bergman season at NFT: what movies do I go to see? + C/D

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there's a bergman season. it goes up to feb 28th:

http://www.bfi.org.uk/showing/nft/bergman/calendar/index.php

I won't have time to see them all so what should I go to see (pick a few faves)?

and C/D of course.

Julio Desouza (jdesouza), Wednesday, 8 January 2003 17:21 (fifteen years ago) Permalink

is that a new print of Persona? Doesn't say in the blurb, but given it's showing every day for 2 weeks, I guess it must be. Go see that anyway.

Jeff W, Wednesday, 8 January 2003 17:33 (fifteen years ago) Permalink

Well of course "Wild Strawberries" is the OPO/POO, prob'ly ("Seventh Seal" running a close second but WS = much clearer) "Port of Call" is very early so not v. "deep" but is a really enjoyable movie in lush gorgeous b&w. Tuesday 21 January on that site is a WONDERFUL double feature of "The Devil's Eye" and "The Virgin Spring": wouldn't miss that, v. mystical & great movies those two. "Winter Light" is one of my favorites but is pretty uneventful: it's about a priest losing his faith. Closing scene in it is spectacular though if you've gotten way into the priest's struggle w/faithlessness. "The Silence" is around a similar theme (the title refers to the fact that God has now been totally silent for at least 2000 years according to Xity) and is a good underrated one, nice pairing with Winter Light on 30 Jan. Lots of people really love Persona as it's slightly "experimental" but it doesn't do for me what "Cries and Whispers" does i.e. devastate me completely. Autumn Sonata & Life of the Marionettes are both great, Fanny and Alexander is v. long but incredibly beautiful, I seem to remember The Serpent's Egg striking me as quite cool & very different from normal Bergman (it was filmed in Germany), and that's about enough Bergman-worship out of me. If you only saw two nights I'd go with The Devil's Eye/Virgin Spring nite and Cries & Whispers/Sunday's Children -- even though I haven't seen Sunday's Children -- but with this strategy you get one canonical Bergman classic (Virgin Spring) one uncharacteristic & surprisingly great religious comedy (Devil's Eye) and one completely wrenching journey into pain (Cries and Whispers).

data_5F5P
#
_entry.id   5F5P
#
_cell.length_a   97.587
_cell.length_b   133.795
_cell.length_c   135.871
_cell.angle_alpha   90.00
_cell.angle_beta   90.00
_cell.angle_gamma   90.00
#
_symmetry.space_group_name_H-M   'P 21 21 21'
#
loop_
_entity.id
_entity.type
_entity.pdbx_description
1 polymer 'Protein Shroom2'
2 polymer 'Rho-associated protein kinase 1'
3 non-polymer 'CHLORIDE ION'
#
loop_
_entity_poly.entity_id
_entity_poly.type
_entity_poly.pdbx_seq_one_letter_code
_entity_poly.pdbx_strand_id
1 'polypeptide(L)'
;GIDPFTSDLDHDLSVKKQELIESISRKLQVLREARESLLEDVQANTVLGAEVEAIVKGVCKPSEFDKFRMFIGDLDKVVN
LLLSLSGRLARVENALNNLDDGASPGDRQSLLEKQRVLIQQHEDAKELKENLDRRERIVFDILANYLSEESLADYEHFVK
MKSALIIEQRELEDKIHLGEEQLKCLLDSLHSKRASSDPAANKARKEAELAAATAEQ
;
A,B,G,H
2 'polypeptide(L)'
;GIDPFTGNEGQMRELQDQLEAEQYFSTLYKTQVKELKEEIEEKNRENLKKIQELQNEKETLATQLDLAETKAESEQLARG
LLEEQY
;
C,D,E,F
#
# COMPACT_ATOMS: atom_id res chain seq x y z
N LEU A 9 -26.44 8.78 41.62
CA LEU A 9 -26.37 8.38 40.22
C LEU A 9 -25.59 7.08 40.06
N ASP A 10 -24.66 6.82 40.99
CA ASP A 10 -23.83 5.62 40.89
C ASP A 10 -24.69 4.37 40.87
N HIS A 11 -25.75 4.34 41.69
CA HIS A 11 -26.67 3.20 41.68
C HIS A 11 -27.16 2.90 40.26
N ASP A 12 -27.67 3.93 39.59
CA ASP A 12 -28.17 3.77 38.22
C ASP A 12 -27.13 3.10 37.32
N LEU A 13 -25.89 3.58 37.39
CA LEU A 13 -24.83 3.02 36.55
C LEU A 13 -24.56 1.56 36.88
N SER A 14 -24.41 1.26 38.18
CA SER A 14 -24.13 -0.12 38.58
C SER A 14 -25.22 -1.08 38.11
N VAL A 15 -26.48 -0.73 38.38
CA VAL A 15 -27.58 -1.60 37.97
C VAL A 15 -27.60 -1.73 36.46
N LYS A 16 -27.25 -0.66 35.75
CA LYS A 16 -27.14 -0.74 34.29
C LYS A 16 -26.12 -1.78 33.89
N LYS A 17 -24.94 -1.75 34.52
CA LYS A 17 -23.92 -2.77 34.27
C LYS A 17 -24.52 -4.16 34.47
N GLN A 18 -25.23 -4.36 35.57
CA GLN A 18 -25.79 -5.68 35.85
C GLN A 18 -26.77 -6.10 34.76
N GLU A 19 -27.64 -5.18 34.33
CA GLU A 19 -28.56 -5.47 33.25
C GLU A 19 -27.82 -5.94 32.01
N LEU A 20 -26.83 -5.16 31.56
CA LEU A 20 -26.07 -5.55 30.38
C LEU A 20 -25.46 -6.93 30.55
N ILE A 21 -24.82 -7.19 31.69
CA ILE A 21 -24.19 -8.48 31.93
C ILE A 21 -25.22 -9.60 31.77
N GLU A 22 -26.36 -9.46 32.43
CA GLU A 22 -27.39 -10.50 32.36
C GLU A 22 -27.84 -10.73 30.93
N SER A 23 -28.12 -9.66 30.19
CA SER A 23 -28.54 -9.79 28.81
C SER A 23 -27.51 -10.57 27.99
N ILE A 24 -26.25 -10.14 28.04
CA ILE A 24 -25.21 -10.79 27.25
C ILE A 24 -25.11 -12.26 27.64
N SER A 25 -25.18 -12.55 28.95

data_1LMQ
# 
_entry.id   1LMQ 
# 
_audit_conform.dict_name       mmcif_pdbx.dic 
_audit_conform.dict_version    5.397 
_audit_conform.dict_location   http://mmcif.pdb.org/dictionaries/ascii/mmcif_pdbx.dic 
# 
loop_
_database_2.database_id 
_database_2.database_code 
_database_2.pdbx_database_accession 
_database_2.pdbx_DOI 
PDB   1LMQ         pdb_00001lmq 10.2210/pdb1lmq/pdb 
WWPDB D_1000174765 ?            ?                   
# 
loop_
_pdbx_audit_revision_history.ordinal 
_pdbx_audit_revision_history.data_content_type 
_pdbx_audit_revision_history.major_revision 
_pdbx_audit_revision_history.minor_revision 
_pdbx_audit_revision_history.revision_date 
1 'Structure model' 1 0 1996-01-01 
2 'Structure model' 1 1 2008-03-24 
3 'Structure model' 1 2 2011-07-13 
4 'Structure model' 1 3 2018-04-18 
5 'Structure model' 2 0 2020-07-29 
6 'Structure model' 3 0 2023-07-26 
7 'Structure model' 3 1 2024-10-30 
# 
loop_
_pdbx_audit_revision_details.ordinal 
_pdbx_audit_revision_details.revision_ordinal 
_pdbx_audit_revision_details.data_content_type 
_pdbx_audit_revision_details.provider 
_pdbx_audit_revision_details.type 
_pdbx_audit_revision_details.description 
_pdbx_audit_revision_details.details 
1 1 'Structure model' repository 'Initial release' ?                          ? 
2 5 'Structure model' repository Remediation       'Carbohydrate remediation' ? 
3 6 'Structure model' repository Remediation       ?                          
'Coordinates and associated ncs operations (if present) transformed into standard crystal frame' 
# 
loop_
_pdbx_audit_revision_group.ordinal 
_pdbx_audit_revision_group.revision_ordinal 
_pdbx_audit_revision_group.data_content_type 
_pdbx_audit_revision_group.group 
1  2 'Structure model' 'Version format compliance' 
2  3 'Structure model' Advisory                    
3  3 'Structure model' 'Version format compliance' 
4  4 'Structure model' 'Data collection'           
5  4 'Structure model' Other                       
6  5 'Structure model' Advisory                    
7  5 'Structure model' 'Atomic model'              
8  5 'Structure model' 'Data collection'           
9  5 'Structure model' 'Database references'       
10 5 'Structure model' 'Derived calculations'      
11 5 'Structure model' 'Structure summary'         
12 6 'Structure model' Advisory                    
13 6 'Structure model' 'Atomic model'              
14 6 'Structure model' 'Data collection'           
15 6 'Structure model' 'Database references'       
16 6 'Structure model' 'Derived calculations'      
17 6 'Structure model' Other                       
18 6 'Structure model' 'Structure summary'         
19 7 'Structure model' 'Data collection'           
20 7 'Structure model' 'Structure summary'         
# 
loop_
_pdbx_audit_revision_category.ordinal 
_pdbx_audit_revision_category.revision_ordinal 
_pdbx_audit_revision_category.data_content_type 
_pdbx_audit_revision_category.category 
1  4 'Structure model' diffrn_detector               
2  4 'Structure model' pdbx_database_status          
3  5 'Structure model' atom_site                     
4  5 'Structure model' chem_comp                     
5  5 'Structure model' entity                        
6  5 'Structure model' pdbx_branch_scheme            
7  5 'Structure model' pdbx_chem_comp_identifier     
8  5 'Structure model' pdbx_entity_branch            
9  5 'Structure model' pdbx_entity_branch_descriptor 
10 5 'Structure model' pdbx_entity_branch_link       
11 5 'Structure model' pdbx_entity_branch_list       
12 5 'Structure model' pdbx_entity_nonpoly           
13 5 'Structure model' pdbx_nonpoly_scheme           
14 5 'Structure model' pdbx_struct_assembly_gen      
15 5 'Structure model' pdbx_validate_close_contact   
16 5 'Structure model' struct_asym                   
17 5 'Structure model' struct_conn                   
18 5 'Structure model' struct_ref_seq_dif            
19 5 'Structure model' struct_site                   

My God that's a wordy paragraph. Sorry. I heart Ingmar Berman :)

J0hn Darn13ll3 (J0hn Darn13ll3), Wednesday, 8 January 2003 17:38 (fifteen years ago) Permalink